Friday, February 3, 2023

Oscar Film Journal: Wings (1927)

Welcome back to the Oscar Film Journal here at!

We're setting the way-back machine nearly a century for this one.  That's right, all the way back to 1927, and the first-ever Academy Award winner for Best Picture (in addition to being the only silent film to achieve said accolade, until 2011's The Artist).  Today's subject is the World War I flying epic Wings, starring Clara Bow, Charles "Buddy" Rogers and Richard Arlen.

Directed by former military pilot William A. Wellman (whose legitimate combat flight credentials sold Paramount Studios on his being the perfect candidate to helm this picture), Wings focuses on a sort of love triangle between three (or more accurately four) small-town characters, whose lives are impacted significantly by The Great War.  Fresh-faced Jack Powell's lifelong dream is to fly a plane, but being a young fellow of modest means he's settled for fixing up an old jalopy and calling it the Shooting Star.  His neighbor Mary Preston (a wonderfully expressive Clara Bow) is desperately in love with him, but Jack's got designs on the glamorous Sylvia, who in turn is in love with the town's richest bachelor David Armstrong.  Once the characters and their relationships are established, the film wastes no time plunging us headlong into Jack and David's exploits as Army Air cadets-turned-star pilots.  
What follows is some of the most remarkable aerial battle footage ever put to film, particularly considering the technical limitations of the day.  When Paramount greenlit Wings, they had no idea how arduous and expensive a shoot it was going to be.  Wellman insisted on capturing in realistic detail what flight combat was really like; indeed, he refused to film any footage on a day that didn't include both sun and clouds, because if either element was missing the footage wouldn't capture any scale or speed.  The resulting battle scenes are visceral and oddly thrilling, while the aerial stunts are truly spectacular.  The production employed fearless stunt pilots, daring enough to actually crash planes in service of a great shot (one pilot failed in his attempt to flip his plane as it hit the ground and sustained a serious neck injury from which he somehow recovered in only a few months).  The film's soundtrack is sweetened to great effectiveness, with the roars of plane engines, buffeting machine gun fire, and booming explosions.  This film is silent of dialogue only, and these battle scenes still hold up quite impressively today - Top Gun and films of that ilk owe Wings a debt.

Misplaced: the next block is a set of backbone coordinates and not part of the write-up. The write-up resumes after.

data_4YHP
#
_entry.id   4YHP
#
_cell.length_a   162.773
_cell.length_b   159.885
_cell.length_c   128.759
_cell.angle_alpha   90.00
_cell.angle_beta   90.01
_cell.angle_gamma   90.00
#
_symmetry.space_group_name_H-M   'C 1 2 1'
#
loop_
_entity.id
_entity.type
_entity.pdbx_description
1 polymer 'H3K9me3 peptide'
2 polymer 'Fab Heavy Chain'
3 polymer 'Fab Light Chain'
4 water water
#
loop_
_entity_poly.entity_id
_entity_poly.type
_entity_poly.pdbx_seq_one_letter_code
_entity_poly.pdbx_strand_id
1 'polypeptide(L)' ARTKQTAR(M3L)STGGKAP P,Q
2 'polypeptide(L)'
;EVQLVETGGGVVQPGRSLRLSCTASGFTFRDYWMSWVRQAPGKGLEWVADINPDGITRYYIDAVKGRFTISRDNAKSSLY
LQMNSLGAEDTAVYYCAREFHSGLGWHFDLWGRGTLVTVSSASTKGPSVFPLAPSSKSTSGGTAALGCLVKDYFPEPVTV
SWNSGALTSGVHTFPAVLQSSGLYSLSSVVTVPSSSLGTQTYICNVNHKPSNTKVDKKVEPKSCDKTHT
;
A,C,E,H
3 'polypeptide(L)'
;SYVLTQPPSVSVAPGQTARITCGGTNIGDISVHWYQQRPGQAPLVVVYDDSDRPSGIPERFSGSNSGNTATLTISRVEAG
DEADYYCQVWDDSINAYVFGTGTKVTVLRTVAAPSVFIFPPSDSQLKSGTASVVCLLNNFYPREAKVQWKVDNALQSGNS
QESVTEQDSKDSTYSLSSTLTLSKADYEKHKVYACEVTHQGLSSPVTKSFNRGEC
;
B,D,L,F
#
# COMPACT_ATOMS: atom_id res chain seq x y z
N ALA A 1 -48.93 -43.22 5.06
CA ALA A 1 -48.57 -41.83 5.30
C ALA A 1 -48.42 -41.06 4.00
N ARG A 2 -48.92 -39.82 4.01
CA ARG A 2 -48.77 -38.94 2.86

As for the two lead actors, Richard Arlen did have flight experience, having served in World War I in Canada, but Charles Rogers had never been in the air before and had to learn to fly a plane from scratch, showing incredible resiliency and daring.  Why did Rogers need to take flying lessons?  Well, the actors in all the aerial scenes were tasked with doing their own flying!  Cameras had to be mounted on the planes themselves to compensate for the wobbliness of the aircraft, and while some planes had safety pilots hidden in the cockpit, the closeup shots required the actors to be fully visible.  

All this would of course be for naught if the story didn't work, but it absolutely does.  The romantic elements are quaint, to be sure, but the lead performances are quite believable, particularly Bow (at the time one of the biggest stars in Hollywood and the only proven commodity in this film's cast), whose teary eyes tell her whole story.  Her most significant scene involves Mary, now an MP stationed in Paris, attempting to inform a blind-drunk Jack that his leave has been canceled.  This sequence features the famous cafe tracking shot, where the camera sweeps across a row of tables to find Jack guzzling champagne and flirting with local girls.  It veers a little far into cartoonish territory as Jack hallucinates bubbles (to go with the bubbly he's been imbibing), but ultimately it proves a saccharine reprieve from the harrowing war sequences.  Both male performances are very strong as well; Rogers is the youthful romantic, prone to jealousy and risk-taking, Arlen's rugged, stern features make us think he'll be the antagonist but his character proves otherwise.

Wings was a smash-hit when it came out, such a spectacle that some theaters charged an exorbitant two dollars for admission.  It made the careers of Rogers and Arlen, put Wellman on the map as a filmmaker, and introduced the world to Gary Cooper (despite his scant few minutes of screen time).  Nearly a century later it's a paragon of silent film, in addition to being one of the great flying films and one of the great war films.  If you're a film historian at any level, seek this one out.

I give Wings **** out of ****.

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